Heart of Africa

Infobox VG
title= Heart of Africa


developer= Ozark Softscape
publisher= Electronic Arts
designer= Dani Bunten
released= 1985
genre= adventure game
modes= Single player
platforms= Commodore 64
media= Floppy disk
input= Joystick

"Heart of Africa" is an adventure game for the Commodore 64 and unofficial sequel to The Seven Cities of Gold. Created by Ozark Softscape and published by Electronic Arts in 1985, it casts the player as an adventurer searching for the Lost Tomb of Pharaoh Ahnk Ahnk in Africa during the late 1800s.

Back Story

The manual that comes with the game includes a lengthy back story that provides the initial setting for the player. In it are five documents that describe the reason for the player's adventure.

Letter from Flattery, Frump, Flaghorne and Fagin, Soliciters at Law

Dated October 10, 1889 this letter informs the player that he has been named the heir apparent to the estate of Mr. Hiram Perkins Primm. Primm was a wealthy business owner who was studying African funeral customs when he learned of rumors of the Lost Tomb of Pharaoh Ahnk Ahnk. He traveled throughout Africa obsessed with locating the tomb, and his family attempted to have him declared insane and his wealth removed from his control. Attempts to locate the tomb in Africa eventually led to his death. The firm has chosen the player to continue Primm's work and, upon finding the tomb, inherit Primm's vast estate. Final instructions indicate that the player is to travel to Africa alone, spend no more than five years searching for the tomb, receive an initial $250 for provisions and journey from Baltimore to Cairo by ship in November 1889. It also states that the firm's former junior partner, Mr. Fagin, is currently on a similar, although unauthorized, expedition to Africa.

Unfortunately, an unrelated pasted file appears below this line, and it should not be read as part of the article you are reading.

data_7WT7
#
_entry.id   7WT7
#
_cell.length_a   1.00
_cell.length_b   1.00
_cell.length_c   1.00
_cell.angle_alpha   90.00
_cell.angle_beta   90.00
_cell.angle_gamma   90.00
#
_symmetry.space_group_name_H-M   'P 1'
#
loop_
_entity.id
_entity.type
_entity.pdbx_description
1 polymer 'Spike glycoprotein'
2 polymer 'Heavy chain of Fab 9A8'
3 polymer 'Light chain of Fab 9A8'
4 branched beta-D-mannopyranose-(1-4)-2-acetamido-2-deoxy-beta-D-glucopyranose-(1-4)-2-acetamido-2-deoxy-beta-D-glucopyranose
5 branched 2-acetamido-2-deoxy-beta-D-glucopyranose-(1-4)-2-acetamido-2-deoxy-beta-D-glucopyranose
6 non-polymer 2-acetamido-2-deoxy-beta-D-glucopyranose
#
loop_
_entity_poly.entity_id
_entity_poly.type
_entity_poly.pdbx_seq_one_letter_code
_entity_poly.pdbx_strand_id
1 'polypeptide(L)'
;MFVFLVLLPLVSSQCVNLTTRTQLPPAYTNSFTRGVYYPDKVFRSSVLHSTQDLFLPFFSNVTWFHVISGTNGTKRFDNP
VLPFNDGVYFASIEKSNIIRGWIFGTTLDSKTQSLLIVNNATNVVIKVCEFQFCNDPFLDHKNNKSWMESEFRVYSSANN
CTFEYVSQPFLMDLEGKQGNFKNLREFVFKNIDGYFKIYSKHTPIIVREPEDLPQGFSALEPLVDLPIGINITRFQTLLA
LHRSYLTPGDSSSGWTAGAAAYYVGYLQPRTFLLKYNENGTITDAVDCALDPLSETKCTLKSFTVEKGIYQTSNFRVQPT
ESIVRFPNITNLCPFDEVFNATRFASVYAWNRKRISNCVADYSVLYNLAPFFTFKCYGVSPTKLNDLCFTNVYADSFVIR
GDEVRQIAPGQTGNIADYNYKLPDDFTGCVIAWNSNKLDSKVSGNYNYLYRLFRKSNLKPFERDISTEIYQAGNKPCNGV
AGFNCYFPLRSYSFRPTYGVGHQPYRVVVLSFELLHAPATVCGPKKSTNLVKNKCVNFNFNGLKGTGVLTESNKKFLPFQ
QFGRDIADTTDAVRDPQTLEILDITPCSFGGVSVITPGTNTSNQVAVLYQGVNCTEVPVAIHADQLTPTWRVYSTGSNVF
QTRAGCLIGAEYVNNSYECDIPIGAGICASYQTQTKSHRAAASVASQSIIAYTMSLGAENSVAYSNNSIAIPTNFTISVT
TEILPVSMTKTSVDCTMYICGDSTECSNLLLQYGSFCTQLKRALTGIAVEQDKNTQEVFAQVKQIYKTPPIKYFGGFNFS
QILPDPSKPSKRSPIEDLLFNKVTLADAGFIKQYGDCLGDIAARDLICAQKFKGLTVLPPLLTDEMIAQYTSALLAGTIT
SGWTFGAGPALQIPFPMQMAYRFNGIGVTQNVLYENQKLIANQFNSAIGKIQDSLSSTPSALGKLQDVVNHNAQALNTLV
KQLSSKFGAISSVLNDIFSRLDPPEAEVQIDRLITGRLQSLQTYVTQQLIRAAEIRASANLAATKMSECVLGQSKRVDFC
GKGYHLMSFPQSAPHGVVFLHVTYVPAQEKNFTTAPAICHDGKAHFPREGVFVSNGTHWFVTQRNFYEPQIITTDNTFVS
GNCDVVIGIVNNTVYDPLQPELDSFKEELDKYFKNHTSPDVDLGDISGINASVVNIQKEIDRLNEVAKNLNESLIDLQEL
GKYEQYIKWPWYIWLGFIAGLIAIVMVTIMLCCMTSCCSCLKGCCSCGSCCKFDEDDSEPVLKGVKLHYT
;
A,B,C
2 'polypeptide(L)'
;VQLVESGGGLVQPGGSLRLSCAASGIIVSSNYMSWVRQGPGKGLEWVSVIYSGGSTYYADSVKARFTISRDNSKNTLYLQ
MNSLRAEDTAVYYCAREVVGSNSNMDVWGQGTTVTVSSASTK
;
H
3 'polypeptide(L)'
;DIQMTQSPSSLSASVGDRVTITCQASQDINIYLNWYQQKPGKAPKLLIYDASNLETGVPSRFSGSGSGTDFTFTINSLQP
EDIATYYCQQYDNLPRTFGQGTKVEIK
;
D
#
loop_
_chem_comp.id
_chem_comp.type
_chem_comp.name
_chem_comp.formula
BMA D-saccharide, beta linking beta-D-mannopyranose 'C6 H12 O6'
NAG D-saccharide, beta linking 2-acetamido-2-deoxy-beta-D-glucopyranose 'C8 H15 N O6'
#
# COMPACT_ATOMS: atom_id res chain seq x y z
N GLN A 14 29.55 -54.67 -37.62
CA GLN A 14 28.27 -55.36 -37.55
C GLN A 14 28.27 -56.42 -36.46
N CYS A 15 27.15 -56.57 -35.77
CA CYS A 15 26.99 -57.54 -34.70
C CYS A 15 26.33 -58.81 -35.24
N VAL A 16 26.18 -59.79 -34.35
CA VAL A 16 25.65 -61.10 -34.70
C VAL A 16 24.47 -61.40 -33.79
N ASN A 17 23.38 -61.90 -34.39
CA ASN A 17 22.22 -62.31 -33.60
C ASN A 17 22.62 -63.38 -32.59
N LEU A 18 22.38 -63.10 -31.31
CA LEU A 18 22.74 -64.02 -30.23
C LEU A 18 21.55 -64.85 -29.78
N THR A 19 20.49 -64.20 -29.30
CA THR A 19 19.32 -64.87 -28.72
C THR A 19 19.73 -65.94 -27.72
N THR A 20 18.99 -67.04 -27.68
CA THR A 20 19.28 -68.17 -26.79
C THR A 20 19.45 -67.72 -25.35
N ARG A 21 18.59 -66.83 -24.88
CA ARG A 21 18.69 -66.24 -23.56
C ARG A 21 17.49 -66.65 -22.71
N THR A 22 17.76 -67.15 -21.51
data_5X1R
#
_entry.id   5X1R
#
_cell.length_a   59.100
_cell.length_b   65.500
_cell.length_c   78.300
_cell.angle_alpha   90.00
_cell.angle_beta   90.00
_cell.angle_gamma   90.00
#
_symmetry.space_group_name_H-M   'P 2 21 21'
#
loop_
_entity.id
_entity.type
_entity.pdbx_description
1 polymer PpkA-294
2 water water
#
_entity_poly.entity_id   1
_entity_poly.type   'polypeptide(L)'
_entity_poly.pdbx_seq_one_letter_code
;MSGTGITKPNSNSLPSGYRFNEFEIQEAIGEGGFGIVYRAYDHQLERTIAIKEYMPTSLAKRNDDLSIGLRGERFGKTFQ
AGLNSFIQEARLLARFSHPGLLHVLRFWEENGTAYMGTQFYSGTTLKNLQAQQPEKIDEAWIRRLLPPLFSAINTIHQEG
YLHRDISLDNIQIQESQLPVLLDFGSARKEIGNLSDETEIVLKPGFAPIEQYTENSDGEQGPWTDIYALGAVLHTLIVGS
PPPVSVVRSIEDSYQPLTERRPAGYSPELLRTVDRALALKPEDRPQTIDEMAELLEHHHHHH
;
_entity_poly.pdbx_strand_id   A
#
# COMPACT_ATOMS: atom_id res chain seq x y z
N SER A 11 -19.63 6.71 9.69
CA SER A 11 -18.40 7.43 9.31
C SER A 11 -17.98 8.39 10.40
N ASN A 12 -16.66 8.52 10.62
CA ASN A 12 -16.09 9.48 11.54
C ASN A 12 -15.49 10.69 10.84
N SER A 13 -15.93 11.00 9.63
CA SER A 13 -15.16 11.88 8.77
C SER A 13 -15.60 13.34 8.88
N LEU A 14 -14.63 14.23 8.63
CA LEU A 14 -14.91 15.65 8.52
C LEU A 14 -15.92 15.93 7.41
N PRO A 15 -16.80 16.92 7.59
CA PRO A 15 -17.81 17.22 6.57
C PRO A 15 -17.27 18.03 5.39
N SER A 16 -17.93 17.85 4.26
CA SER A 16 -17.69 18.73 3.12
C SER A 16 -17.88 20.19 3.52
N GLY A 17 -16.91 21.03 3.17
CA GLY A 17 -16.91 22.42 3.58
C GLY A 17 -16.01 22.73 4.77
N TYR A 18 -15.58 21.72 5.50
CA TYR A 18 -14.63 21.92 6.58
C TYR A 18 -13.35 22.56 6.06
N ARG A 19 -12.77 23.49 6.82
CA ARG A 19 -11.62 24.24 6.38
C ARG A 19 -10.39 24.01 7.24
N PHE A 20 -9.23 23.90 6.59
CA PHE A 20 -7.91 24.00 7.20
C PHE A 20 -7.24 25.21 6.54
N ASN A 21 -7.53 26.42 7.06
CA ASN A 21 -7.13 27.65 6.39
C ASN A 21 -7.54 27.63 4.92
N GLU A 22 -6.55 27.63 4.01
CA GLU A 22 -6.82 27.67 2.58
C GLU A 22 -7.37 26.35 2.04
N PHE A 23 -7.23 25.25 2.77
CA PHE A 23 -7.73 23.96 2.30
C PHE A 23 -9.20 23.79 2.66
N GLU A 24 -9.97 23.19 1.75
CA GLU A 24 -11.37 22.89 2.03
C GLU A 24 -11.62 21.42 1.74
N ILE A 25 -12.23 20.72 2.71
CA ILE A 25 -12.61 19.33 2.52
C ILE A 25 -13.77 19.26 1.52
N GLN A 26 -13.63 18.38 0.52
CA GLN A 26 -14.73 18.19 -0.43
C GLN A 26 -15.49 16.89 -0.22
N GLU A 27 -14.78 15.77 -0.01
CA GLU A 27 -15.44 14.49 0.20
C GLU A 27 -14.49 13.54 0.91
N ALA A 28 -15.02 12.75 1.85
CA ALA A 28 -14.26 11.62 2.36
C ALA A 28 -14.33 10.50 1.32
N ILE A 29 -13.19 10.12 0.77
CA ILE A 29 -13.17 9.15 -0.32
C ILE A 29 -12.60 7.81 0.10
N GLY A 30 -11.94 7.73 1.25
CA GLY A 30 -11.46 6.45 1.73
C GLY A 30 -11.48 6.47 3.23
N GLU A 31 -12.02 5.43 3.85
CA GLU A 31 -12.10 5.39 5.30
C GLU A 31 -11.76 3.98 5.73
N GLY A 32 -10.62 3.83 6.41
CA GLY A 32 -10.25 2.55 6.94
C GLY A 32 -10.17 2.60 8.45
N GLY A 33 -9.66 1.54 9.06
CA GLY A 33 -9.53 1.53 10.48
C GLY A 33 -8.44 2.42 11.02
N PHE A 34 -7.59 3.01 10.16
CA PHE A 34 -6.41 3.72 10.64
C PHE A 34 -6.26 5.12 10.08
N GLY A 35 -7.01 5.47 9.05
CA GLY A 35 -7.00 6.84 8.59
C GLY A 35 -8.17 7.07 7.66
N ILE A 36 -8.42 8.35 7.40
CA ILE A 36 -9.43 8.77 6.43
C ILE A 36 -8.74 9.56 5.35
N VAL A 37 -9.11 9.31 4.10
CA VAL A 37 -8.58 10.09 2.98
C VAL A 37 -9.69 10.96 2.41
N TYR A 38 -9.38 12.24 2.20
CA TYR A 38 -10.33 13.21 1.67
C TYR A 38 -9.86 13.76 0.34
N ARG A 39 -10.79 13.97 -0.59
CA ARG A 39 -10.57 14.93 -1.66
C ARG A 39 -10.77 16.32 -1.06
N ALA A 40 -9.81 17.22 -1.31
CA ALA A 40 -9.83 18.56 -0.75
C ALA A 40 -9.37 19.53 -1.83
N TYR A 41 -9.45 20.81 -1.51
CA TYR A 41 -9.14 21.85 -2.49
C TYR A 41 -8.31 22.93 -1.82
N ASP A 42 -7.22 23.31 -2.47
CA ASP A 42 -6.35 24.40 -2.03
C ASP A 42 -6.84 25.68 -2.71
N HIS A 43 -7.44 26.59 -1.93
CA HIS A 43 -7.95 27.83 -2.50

Primm's Will

Primm, the wealthy owner of a casket business in New York, first indicates that no member of his family will inherit anything whatsoever. He then states that his attorneys are to find an appropriate candidate to carry out his life's work in Africa. He goes on to say that he has been disappointed by professional societies who made light of his efforts, and instructs the firm to choose someone who knows very little about Africa. He finishes by saying that the chosen candidate should be given only minimal funds until finding the tomb, at which time he will inherit all of Primm's possessions. It is dated February 4, 1886.

Primm's Letter to Fagin

Primm is writing in response to a letter from Mr. Fagin. He informs him that he is currently in Zanzibar and alive - although ill, tired and with few supplies. He goes on to tell Fagin that he believes he is close to the tomb and has recently talked with some natives about a legend of a wealthy traveler named "Uncle Uncle" whom he believes is Ahnk Ahnk. The natives are going to take Primm to the where they think he is buried. He finishes by saying that he is headed into the "Heart of Africa" to find the tomb, learn ancient knowledge related to burial customs and find the enormous wealth said to be in the tomb.

Primm's Unpublished Legend of Ahnk Ahnk

Ahnk Ahnk was a fabulously wealthy Pharaoh of Egypt in the 9th century BC. As he grew older he became more concerned with what would happen to his body and possessions when he died. Together with his advisors he decided to move his wealth to the most remote part of the world - somewhere deep in Africa. Before Ahnk Ahnk died, all those who had helped move his wealth and construct the tomb willingly gave their lives to help preserve the secret location. One "last man" was entrusted to seal the tomb, create an un-followable trail out of the area and then kill himself. He kept his promise, traveling some five years before committing suicide, however his journeys became legends among the many tribes he visited. Many of these legends are still remembered by tribal historians and contain hints regarding the path the Last Man followed, thus creating a sort of trail back to the tomb.